Our parlor is a “double 12,” which means that we have 12 milking units on each side of the parlor, allowing us to milk 24 cows at a time.

3. Our home/south dairy has a herringbone parlor.


This is the most common type of parlor in the U.S. for “small” parlors (less than a double 12). Cows hang out on an elevated platform on an angled, or herringbone, fashion. Like the parallel parlor, the milker is staring at a lot of bovine bums.

4. A rotary parlor is the stuff of Dairy Man’s dreams.


This drawing is not to scale. Most rotary parlors hold 60-80 cows at a time. But I didn’t want to draw that many cows. So you get 14.

In his dairy world, this type of parlor is the crème de la crème, the pot of gold at the end of the rainbow, an automated wonderland. In a rotary, or carousel, parlor, the ladies spin around slowly on what is essentially a fancy bovine merry-go-round. This type of parlor is expensive to build and is best-suited for herds of 1000+. Someday, DM, someday.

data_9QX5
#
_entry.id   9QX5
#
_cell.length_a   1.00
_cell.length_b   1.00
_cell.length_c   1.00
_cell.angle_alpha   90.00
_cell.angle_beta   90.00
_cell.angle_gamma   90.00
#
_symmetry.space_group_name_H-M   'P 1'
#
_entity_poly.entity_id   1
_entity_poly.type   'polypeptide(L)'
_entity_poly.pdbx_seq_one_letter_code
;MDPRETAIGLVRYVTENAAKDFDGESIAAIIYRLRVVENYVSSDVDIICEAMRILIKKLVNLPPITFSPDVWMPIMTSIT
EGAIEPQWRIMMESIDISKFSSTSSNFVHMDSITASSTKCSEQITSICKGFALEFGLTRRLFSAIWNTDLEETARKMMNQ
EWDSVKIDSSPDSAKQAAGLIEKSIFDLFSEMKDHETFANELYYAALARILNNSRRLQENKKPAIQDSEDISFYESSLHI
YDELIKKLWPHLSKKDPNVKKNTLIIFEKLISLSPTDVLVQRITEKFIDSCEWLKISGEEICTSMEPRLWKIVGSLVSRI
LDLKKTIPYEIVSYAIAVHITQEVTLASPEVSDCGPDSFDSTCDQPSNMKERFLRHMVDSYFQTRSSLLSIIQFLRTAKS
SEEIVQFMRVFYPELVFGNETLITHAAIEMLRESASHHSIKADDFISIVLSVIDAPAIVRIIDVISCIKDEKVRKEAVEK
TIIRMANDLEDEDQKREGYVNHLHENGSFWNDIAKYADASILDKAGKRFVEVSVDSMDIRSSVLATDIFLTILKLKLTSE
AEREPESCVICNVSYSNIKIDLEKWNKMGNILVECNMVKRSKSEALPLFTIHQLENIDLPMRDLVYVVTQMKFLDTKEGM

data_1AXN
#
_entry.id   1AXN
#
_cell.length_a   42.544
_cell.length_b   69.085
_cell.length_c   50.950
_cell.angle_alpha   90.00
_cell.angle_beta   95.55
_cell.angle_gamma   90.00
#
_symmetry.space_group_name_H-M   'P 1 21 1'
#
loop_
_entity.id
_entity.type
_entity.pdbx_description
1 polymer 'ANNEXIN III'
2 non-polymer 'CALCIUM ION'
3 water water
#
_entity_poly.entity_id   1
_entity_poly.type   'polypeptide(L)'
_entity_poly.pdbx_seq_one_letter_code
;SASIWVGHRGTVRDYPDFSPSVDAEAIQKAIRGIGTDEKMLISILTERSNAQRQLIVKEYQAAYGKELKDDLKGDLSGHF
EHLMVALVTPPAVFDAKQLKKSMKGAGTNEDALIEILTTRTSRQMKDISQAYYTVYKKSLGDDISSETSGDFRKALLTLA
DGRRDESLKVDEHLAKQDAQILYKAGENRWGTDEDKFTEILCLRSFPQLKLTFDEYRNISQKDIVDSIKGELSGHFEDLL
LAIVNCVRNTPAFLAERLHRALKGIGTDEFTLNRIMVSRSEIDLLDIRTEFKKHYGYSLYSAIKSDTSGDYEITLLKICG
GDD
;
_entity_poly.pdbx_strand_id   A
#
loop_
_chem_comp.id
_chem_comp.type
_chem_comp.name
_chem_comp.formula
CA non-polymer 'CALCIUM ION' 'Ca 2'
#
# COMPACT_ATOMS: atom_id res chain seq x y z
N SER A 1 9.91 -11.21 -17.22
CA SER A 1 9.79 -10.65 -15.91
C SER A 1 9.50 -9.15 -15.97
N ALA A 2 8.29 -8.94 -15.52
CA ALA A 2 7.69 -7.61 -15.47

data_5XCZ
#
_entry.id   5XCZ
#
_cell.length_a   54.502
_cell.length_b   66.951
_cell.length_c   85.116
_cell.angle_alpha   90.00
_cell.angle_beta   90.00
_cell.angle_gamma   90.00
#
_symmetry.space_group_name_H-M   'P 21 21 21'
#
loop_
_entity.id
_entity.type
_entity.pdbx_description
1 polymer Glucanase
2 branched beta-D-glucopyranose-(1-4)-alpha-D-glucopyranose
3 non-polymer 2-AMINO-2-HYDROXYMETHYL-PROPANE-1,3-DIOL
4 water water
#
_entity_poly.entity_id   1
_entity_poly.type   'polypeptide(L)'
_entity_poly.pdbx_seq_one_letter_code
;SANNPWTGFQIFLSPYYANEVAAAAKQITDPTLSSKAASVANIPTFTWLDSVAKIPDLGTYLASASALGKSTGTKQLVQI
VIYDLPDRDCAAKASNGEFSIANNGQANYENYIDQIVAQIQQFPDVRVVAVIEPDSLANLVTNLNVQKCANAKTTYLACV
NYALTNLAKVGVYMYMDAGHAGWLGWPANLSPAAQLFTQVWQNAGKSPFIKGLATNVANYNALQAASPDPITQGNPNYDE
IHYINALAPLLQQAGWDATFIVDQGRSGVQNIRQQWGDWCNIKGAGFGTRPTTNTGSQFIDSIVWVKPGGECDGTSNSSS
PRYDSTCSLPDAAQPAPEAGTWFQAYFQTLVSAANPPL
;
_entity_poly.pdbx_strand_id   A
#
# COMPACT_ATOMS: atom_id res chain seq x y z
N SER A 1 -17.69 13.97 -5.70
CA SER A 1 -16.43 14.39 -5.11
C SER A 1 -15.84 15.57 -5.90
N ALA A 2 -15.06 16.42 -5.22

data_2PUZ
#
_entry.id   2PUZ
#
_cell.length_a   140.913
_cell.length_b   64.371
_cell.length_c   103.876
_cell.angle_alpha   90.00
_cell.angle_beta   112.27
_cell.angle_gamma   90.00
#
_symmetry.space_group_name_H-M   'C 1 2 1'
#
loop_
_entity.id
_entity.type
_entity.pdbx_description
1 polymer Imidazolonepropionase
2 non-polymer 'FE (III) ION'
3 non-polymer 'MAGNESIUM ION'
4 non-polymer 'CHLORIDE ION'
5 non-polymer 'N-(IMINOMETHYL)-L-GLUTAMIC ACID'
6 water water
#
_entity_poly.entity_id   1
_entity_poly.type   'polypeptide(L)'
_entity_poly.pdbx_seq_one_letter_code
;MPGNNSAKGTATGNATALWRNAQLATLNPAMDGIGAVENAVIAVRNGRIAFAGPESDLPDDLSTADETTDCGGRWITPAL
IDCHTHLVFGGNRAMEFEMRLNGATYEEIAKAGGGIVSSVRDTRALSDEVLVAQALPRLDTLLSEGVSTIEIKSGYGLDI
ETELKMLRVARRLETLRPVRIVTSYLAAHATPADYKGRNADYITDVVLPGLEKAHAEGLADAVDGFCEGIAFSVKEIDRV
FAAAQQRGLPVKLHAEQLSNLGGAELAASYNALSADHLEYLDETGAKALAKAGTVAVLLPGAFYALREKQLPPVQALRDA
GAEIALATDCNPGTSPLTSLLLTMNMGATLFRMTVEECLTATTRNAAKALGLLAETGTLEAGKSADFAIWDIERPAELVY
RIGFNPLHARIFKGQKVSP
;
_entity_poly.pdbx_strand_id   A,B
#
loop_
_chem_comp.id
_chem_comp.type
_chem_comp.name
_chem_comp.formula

The fact that I even know what a milking parlor is, much less that I can identify more than one kind, is still shocking to me. DM is so proud.

Dying to know more about the process from MOO to YOU? Check out these posts:

My first explanation of a parlor
A look at milking shells
Milking 3x a day

Someday soon we’ll talk about what happens to the milk after it leaves the cow. Get ready for bulk tanks, milk trucks, and milk processing. Exciting stuff, people.

Ps: Did you know you can follow the MFW escapades on Facebook? If you’re into cute pictures of border collies and posts about thrilling subjects like manure management, I’m your girl. Like me! I dare you.